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The Jewish mystics of the 17th century, the Kabbalists, created a special ritual—modeled after the Passover seder—to celebrate God's presence in nature. Today in modern Israel, Tu BiShvat has become a national holiday, a tree planting festivaTu BiShvat is not mentioned in the Torah. Scholars believe the holiday was originally an agricultural festival, corresponding to the beginning of spring in Israel. But a critical historical event helped Tu BiShvat evolve from a simple celebration of spring to a commemoration of our connection to the land of Israel. After the destruction of the Second Temple in 70 C.E. and the exile that followed, many of the exiled Jews felt a need to bind themselves symbolically to their former homeland. Tu BiShvat served in part to fill that spiritual need. Jews used this time each year to eat a variety of fruits and nuts that could be obtained from Israel. The practice, a sort of physical association with the land, continued for many centuries.l for both Israelis and Jews throughout the world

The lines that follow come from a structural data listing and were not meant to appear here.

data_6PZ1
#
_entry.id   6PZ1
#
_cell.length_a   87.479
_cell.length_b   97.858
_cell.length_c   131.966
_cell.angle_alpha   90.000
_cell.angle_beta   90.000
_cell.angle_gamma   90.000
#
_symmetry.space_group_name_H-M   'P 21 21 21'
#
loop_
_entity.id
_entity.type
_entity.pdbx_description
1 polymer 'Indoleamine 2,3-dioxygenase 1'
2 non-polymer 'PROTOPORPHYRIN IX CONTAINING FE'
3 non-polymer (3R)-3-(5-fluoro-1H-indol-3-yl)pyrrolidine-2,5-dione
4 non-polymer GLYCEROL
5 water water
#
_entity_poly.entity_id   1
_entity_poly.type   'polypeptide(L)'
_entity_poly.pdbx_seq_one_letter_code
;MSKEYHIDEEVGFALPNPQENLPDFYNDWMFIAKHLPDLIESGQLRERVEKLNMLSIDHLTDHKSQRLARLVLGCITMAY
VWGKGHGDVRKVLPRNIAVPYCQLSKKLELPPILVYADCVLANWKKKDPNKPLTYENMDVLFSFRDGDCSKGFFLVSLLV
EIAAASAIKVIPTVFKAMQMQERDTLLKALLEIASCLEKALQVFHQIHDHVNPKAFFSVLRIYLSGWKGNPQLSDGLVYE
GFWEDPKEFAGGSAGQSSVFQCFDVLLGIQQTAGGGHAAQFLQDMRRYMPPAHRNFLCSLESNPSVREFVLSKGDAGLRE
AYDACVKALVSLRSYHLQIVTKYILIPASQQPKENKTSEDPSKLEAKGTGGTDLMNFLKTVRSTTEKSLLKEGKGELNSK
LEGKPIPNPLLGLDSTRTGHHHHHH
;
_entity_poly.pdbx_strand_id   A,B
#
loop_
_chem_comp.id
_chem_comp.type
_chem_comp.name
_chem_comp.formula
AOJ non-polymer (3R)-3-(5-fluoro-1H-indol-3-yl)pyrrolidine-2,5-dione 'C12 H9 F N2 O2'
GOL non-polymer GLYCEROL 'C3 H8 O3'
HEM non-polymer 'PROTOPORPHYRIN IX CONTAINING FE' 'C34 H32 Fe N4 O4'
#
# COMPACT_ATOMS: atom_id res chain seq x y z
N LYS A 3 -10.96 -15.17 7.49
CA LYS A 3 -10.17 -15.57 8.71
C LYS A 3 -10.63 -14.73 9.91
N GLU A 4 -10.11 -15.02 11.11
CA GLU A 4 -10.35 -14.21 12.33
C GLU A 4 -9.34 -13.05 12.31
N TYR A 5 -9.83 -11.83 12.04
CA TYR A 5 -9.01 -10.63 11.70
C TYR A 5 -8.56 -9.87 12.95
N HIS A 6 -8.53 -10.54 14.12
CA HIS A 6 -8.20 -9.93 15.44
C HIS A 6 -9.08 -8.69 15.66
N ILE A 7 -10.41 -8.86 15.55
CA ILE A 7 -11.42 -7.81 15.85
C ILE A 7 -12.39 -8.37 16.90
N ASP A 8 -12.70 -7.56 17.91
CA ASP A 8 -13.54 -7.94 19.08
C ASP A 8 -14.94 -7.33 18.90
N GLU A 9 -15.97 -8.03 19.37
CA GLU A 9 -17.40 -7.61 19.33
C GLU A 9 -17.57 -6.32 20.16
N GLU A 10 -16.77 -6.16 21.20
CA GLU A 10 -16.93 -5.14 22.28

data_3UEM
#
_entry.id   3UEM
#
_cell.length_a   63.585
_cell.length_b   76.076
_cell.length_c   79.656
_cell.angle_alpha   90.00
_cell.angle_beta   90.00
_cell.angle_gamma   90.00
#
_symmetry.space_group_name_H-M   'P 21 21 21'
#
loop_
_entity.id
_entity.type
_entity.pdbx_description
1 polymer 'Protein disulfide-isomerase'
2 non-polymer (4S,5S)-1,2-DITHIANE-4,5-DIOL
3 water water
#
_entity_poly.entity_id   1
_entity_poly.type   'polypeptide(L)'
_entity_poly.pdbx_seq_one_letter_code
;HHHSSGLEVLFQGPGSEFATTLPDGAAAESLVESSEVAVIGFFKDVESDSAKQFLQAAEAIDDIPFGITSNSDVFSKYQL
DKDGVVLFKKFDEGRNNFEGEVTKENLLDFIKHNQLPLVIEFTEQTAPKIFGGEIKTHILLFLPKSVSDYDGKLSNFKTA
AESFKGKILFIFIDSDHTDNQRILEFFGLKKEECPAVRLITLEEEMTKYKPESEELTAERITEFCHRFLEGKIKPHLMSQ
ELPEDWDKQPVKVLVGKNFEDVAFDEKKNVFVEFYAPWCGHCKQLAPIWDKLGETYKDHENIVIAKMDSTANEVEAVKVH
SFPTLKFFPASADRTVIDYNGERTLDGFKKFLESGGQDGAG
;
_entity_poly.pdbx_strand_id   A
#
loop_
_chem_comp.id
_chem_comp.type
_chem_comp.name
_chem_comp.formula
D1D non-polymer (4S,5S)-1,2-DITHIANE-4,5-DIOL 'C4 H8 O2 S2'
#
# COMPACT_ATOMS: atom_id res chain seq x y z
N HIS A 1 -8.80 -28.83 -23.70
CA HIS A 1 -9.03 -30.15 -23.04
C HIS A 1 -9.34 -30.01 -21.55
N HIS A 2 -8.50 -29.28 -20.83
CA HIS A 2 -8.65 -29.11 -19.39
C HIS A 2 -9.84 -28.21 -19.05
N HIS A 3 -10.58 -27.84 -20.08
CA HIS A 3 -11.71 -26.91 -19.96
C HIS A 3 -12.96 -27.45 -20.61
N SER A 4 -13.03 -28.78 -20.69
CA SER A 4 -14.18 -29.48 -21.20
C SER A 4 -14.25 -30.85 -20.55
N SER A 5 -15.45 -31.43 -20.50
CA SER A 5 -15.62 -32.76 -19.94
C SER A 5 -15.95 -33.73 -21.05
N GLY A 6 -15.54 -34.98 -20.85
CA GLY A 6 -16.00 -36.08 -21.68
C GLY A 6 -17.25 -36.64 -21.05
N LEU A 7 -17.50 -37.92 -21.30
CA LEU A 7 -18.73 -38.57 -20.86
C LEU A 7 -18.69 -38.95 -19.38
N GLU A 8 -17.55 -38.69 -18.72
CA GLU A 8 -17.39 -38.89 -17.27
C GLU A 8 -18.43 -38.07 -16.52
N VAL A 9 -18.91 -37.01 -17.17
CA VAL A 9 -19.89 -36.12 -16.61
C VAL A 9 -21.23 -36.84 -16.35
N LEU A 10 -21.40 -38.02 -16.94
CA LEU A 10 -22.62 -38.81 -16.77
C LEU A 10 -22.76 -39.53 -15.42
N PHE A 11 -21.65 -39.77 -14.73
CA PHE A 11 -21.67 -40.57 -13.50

Although the celebration of Tu BiShvat has a long and varied history, the theme most commonly ascribed to the holiday today is the environment.
As Sukkot comes to an end, we encounter additional special days in the Jewish calendar: Sh’mini Atzeret and Simchat Torah
The symbolic message of the customs associated with Simchat Torah emphasize that the Torah represents our heritage and history, and links Jews to each other over many generations.
Just as Sukkot ends, Reform Jews enjoy the two-in-one-day holiday of Sh’mini Atzeret and Simchat Torah. Here are six things to know about this celebration.
On Jewish Arbor Day, a.k.a. Tu BiShvat, it’s customary to eat the fruits and nuts that grow on trees in Israel. Try these fruity and nutty recipes on their own or as part of a Tu BiShvat seder.